Part Two: How Does Creative Workforce Planning Help? Interview with Catherine Lang-Cline and Kristen Harris

We recently sat down with the founders of Portfolio Creative to talk about their Workforce Planning service. We had questions, they had answers.

In Part Two of this two-part interview, we learn who Workforce Planning is for and how it works. For more background, check out Part One: What is Creative Workforce Planning?

What type of companies is this geared towards?

C: Workforce Planning is all about building a team, not just finding a person. It could be a small-to-medium company or a corporate department. They have to be big enough to have a marketing function, to already have at least one marketing person, or be ready to build a marketing team.

K: We’ve found that different-sized companies have different needs. For corporate departments, it could be analyzing the team they have and how they can re-skill some of their people as company requirements shift. We can help the department reconfigure, retrain, and work with the team they already have to get to where they need to be. With a small-to-medium company, it’s helping them build their team strategically over time. With budget limitations, they have to be thoughtful about which position they add next; and then in six months when they can afford someone else, who should that be? We’re helping them stage out how they should build their team. It’s both of these audiences, but different solutions that each of them needs.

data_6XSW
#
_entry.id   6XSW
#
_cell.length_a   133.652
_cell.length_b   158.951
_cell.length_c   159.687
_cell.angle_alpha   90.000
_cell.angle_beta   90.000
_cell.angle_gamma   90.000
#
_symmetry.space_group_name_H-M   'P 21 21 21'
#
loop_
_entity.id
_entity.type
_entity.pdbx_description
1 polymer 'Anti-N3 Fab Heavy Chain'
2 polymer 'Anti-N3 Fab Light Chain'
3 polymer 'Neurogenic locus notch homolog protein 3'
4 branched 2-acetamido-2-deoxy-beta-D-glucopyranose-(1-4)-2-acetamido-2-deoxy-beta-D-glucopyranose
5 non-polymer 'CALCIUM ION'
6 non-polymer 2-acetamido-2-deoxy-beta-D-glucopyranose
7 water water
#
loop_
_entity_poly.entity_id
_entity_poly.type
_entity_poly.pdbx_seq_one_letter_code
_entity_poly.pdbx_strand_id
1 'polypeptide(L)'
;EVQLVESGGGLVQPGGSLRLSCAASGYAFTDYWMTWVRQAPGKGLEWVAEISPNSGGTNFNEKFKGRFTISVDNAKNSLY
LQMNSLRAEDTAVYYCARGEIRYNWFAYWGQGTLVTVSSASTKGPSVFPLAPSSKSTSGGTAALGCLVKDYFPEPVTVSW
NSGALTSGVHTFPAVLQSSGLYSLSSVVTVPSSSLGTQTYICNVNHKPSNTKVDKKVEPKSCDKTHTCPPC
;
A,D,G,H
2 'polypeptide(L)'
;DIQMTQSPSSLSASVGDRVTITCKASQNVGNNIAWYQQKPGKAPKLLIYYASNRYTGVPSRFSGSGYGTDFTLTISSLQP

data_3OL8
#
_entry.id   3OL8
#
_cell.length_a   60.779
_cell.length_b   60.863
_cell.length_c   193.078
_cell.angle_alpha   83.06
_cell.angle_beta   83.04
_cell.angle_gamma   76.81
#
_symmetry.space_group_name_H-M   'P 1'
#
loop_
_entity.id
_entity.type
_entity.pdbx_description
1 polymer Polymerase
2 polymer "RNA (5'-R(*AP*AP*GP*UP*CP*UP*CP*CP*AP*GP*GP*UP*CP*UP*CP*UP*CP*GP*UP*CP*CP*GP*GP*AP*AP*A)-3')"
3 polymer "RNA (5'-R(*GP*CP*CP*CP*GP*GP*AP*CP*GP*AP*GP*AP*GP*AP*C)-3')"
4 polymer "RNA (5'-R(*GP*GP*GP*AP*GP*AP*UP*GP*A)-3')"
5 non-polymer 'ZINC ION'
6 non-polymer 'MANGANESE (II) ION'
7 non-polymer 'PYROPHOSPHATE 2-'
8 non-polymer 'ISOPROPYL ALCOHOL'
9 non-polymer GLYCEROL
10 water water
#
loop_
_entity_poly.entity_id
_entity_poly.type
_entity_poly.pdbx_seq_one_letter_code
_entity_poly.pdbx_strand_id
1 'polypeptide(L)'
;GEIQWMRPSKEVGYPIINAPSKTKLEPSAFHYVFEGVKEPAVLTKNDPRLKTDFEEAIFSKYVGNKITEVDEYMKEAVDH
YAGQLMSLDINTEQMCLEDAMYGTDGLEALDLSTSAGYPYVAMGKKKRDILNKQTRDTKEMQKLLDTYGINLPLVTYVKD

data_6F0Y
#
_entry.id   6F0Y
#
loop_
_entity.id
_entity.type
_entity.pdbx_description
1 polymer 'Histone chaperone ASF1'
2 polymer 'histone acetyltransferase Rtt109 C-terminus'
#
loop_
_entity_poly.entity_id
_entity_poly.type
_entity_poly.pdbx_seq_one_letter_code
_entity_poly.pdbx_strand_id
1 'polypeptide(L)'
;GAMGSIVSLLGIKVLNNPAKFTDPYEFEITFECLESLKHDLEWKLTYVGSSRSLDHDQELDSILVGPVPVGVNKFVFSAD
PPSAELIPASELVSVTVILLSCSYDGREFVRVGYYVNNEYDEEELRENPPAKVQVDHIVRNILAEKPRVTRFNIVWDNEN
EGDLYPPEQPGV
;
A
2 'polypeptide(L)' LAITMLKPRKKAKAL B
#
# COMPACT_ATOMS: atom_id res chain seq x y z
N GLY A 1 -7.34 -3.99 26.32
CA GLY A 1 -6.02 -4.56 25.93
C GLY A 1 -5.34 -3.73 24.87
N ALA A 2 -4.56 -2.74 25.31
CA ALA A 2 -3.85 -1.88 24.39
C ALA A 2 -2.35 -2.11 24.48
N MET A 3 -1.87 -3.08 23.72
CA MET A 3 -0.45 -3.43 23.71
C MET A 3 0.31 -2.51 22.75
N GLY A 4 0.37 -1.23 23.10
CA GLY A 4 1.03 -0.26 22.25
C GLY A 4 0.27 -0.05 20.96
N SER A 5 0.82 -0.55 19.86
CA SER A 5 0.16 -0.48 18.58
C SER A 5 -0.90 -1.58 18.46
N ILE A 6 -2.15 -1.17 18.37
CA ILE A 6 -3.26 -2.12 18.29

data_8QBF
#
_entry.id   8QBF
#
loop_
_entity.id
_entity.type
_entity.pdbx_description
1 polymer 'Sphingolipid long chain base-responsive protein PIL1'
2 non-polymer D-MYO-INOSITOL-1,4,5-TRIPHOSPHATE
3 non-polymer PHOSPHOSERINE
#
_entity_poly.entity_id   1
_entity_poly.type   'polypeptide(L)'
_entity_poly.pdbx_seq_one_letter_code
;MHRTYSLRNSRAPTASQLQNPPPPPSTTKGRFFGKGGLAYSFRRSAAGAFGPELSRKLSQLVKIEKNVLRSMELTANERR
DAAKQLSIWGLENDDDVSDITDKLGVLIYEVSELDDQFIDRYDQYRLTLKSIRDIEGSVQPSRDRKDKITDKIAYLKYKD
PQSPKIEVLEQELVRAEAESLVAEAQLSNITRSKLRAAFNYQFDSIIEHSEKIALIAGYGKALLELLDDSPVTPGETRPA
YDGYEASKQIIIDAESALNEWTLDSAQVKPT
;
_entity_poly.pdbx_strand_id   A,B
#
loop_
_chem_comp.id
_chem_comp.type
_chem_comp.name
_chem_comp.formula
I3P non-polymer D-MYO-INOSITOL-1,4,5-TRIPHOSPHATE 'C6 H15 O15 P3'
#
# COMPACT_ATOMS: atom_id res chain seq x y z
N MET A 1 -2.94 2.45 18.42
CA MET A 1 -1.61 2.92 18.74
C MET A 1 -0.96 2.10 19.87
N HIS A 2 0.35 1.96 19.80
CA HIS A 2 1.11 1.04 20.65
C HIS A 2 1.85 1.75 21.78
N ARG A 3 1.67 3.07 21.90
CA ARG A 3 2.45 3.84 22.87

How does Workforce Planning help larger companies and their teams?

C: The speed of change is a factor, especially for larger companies that have always done things a certain way. With planning they can get people the proper training or development, while also adding in new or temporary people with the skills needed today. Since we started Portfolio Creative we have seen such a revolution in job description changes...I can only imagine what it is going to be like in the next ten years!

K: This may sound like it could be unkind, like we’re saying someone on the team doesn’t fit the company’s future, but really we want people to be thinking ahead about their team. If we see that a current team member doesn’t fit the future needs, then we can figure out how to work with them and help them get there. As opposed to the company getting to that future state without addressing it, and having that person be totally left behind.For a more established department with a bunch of legacy people, going through this process could be very kind. It gives people the opportunity to grow to where the company needs them to be.